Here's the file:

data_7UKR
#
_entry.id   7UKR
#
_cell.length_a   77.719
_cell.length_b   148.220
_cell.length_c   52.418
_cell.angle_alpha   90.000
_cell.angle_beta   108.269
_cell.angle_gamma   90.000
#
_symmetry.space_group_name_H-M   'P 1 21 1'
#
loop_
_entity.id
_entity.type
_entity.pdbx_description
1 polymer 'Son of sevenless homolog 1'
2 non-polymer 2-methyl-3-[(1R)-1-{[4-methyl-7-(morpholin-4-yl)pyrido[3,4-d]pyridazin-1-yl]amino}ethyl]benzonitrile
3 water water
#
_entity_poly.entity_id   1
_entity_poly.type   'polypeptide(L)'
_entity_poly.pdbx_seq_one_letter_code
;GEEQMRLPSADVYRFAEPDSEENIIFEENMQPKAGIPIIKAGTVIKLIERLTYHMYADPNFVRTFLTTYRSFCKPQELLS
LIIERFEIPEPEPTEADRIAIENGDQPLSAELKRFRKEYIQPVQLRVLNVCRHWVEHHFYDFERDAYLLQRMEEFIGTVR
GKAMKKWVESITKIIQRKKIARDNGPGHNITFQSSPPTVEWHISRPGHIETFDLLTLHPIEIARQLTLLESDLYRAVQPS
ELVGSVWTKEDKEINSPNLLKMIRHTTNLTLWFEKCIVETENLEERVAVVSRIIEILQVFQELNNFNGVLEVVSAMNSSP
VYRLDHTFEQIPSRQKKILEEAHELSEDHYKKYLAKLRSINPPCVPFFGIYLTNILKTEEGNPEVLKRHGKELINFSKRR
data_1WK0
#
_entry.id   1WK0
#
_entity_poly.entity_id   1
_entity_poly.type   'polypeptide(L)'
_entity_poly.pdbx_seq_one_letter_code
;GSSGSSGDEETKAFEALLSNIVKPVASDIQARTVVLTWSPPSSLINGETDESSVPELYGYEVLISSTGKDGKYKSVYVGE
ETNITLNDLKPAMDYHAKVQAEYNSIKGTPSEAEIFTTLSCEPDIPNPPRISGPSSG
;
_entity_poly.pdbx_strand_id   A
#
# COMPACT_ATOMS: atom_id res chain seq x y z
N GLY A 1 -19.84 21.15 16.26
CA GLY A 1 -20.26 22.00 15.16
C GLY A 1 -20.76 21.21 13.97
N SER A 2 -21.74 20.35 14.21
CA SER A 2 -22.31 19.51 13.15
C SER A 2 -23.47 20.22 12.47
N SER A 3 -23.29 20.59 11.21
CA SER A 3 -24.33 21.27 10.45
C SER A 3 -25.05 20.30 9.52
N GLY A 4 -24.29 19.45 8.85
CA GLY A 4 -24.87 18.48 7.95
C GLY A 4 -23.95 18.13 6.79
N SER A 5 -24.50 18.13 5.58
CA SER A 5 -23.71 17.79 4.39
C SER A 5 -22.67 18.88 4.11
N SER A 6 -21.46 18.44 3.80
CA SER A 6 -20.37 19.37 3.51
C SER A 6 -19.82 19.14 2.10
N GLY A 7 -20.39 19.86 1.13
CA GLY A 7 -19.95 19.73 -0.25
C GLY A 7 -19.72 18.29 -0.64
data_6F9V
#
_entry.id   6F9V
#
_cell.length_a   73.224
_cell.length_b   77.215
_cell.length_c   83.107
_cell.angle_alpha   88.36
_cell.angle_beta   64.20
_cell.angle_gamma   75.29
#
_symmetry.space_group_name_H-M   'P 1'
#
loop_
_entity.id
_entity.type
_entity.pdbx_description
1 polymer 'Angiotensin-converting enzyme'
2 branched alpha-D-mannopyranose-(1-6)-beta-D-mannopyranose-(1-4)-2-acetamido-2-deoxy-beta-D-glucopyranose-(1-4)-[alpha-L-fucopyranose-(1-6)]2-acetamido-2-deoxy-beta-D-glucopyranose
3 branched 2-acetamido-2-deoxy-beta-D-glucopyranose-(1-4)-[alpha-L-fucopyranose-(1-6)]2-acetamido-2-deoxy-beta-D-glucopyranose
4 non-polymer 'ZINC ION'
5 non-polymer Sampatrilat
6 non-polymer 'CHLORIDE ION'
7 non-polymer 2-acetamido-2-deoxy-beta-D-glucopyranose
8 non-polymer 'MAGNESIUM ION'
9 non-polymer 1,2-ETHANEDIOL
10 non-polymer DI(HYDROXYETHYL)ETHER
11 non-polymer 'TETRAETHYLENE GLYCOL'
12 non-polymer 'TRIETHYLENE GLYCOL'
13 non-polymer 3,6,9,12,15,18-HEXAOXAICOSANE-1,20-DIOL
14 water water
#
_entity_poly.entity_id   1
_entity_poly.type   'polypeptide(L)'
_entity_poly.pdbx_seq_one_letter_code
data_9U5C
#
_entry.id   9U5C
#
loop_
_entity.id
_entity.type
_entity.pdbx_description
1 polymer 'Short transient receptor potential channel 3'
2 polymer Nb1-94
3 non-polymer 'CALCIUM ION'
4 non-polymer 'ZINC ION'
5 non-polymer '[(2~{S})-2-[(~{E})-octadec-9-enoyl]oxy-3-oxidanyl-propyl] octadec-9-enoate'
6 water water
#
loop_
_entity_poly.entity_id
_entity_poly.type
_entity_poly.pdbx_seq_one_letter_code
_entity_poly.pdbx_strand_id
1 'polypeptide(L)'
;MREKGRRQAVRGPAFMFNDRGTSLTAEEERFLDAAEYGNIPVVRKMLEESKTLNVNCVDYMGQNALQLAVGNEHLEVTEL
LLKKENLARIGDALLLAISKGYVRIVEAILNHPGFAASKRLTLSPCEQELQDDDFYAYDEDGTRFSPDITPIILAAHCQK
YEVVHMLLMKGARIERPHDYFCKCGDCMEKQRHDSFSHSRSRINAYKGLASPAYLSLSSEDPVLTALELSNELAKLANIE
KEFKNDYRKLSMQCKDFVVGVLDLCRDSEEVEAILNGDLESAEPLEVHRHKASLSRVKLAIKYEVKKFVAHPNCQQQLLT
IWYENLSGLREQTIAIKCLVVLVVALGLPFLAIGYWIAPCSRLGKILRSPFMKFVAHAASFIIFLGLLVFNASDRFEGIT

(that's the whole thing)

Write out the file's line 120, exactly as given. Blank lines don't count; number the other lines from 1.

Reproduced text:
;MREKGRRQAVRGPAFMFNDRGTSLTAEEERFLDAAEYGNIPVVRKMLEESKTLNVNCVDYMGQNALQLAVGNEHLEVTEL